Ayende writing about choosing between implementing RavenDB cache similar to Hibernate second level cache1 or HTTP caches:
RavenDB is an HTTP server, in the end. Why not use HTTP caching? […] HTTP Caching is a somewhat complex topic, if you think it is not, talk to me after reading this 24 pages document describing it. But in essence, I am actually using only a small bit of it.
Firstly, if you really want to understand web caches I strongly recommend Mark Notthingham’s Caching tutorial for web authors and webmasters.
Getting back to Ayende’s post, a couple of comments
the mechanism described in the post is called conditional GET. According to the HTTP/1.1 RFC:
The semantics of the GET method change to a “conditional GET” if the request message includes an If-Modified-Since, If-Unmodified-Since, If-Match, If-None-Match, or If-Range header field. A conditional GET method requests that the entity be transferred only under the circumstances described by the conditional header field(s). The conditional GET method is intended to reduce unnecessary network usage by allowing cached entities to be refreshed without requiring multiple requests or transferring data already held by the client.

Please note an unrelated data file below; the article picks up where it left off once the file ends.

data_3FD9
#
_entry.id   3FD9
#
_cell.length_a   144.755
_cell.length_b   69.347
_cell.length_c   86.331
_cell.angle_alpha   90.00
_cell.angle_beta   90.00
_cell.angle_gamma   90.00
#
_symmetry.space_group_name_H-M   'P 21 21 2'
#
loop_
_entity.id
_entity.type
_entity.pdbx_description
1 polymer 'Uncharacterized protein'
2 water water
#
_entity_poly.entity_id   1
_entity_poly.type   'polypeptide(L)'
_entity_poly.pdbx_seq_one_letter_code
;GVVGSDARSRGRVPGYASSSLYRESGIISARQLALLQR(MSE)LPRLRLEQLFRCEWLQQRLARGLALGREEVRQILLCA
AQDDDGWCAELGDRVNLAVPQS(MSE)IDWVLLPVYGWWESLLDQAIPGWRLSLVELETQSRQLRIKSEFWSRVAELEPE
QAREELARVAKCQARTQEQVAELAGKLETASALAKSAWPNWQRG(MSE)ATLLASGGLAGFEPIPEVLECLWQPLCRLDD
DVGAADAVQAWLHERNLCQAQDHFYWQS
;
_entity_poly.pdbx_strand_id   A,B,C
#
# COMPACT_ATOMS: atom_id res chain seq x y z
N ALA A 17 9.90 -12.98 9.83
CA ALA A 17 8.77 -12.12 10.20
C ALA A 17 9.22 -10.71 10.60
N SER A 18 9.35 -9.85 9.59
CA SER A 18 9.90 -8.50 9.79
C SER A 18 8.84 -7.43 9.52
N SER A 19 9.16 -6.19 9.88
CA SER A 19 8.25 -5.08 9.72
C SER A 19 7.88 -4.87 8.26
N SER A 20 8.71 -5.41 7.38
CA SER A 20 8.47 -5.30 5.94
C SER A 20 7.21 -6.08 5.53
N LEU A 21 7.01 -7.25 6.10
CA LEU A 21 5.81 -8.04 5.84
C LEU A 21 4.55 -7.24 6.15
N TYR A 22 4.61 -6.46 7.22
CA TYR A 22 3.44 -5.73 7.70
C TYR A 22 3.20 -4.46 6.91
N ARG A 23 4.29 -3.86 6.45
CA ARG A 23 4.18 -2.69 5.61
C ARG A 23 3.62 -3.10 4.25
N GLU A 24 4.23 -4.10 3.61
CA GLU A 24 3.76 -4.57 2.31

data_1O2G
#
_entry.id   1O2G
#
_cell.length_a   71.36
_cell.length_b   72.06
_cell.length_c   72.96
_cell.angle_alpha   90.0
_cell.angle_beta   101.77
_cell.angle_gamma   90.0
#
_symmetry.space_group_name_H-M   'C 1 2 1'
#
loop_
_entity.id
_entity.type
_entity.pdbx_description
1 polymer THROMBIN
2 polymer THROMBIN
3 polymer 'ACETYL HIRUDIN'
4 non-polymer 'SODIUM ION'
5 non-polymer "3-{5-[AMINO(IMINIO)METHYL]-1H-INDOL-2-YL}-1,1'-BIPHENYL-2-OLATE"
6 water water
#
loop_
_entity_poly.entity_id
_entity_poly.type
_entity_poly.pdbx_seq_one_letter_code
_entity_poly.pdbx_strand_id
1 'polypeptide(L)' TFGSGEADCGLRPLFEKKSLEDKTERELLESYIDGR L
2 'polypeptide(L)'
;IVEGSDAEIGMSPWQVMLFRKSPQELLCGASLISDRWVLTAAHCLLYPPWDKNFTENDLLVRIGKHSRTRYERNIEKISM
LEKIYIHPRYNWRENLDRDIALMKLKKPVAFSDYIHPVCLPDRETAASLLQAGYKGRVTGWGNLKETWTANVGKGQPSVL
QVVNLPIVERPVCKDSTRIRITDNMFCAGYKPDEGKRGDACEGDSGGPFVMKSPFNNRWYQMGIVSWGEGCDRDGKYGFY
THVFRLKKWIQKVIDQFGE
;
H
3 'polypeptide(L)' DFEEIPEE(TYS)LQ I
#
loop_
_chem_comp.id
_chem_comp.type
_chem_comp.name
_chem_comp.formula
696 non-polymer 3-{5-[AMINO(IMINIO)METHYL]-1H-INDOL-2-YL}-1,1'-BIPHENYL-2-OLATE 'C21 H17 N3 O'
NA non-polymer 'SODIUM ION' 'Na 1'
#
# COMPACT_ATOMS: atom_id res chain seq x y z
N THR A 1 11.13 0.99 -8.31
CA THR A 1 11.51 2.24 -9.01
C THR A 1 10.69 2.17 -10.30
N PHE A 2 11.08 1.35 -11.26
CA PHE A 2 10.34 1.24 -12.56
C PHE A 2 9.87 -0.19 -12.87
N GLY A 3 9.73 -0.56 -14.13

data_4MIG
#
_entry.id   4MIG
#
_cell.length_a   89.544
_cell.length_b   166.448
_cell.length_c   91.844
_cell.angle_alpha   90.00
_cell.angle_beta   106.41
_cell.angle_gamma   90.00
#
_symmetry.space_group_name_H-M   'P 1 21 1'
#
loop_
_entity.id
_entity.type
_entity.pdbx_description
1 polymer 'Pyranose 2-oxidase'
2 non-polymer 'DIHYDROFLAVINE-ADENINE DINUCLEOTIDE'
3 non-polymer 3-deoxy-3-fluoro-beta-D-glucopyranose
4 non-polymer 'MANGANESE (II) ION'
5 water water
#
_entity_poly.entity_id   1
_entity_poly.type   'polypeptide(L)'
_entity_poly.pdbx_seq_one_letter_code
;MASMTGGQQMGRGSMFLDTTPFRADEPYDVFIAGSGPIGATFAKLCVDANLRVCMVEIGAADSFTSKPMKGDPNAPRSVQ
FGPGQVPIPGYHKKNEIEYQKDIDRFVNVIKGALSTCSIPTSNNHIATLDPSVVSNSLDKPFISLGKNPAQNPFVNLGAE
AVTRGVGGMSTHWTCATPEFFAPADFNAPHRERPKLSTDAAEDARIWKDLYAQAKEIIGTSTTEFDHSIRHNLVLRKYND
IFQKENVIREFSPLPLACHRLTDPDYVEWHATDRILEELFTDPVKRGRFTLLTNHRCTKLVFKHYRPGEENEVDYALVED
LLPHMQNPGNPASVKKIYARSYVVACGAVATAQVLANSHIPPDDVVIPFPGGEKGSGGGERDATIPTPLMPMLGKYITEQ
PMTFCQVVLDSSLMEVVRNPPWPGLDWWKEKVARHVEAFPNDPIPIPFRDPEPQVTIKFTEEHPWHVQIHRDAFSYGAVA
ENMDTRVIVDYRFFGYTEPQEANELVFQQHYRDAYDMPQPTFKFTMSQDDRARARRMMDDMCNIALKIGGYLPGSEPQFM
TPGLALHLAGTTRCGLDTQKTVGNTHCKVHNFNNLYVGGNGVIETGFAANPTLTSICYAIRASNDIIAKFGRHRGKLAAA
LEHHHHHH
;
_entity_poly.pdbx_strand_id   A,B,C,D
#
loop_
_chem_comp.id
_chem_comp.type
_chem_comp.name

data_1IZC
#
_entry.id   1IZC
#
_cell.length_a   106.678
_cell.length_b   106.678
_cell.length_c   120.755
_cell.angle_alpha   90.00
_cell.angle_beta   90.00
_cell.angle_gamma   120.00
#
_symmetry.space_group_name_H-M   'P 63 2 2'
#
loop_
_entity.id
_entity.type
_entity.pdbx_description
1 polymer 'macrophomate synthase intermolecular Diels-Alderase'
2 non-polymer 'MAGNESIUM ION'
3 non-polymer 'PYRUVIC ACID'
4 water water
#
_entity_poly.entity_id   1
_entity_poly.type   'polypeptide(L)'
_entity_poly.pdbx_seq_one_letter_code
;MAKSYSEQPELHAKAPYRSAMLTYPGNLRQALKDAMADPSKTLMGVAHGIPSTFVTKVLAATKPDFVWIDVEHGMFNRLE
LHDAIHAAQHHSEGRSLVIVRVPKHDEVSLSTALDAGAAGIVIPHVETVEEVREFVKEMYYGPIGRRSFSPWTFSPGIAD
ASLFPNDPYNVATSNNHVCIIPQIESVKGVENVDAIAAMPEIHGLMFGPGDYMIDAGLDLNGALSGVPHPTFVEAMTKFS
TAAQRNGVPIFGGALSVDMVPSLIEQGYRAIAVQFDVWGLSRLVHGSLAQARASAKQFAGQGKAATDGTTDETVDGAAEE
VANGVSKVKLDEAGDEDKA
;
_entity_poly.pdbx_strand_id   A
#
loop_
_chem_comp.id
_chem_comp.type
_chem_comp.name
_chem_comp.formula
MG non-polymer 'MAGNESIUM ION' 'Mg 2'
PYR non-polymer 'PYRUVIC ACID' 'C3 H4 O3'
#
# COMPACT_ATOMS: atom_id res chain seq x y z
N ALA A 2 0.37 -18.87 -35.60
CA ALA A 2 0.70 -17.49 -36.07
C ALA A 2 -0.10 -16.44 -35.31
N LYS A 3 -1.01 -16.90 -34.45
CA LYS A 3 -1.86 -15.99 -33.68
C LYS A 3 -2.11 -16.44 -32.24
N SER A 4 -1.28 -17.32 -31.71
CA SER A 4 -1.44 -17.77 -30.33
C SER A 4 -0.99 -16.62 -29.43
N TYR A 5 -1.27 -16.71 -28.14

an HTTP caching mechanism should also consider reversed proxies’ behavior.
For these to work freshness (
Expires) and cache-control (
Cache-control) headers must be used
without reversed proxies, query caching based only on
ETags will in most cases just reduce the bandwith (by not sending back a response), but will continue to fetch the data for calculating the query
ETag. Basically, the
benefits are smaller.
On the topic of HTTP-based caching, you should also check the article
CouchDB and Varnish caching .
Original title and link: RavenDB and HTTP Caching (NoSQL databases © myNoSQL)